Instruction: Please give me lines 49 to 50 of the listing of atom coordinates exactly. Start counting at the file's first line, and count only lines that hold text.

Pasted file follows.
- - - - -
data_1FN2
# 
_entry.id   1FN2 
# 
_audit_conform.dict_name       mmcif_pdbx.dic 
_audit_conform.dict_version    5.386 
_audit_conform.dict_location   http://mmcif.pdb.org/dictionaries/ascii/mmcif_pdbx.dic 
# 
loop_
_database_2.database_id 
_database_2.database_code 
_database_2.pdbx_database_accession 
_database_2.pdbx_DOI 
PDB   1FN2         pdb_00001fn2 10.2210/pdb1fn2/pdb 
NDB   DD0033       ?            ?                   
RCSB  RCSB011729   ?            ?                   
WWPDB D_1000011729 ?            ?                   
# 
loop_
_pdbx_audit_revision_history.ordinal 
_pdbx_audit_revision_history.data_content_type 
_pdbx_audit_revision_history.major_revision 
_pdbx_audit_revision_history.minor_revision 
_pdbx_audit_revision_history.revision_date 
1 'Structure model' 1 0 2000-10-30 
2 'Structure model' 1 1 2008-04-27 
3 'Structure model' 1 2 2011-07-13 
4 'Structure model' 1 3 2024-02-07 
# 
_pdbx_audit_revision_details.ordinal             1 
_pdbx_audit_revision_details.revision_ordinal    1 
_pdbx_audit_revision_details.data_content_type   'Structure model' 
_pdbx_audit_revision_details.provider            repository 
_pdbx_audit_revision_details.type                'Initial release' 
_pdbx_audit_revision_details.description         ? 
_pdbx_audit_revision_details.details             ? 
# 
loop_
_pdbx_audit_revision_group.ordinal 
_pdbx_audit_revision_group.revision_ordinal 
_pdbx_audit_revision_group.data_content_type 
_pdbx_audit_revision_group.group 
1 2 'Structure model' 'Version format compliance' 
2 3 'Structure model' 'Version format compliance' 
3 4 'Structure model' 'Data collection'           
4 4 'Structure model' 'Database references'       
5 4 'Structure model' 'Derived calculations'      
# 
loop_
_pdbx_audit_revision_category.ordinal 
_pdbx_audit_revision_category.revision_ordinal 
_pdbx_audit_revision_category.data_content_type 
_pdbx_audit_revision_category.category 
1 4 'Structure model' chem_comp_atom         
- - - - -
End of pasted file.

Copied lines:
loop_
_pdbx_audit_revision_category.ordinal 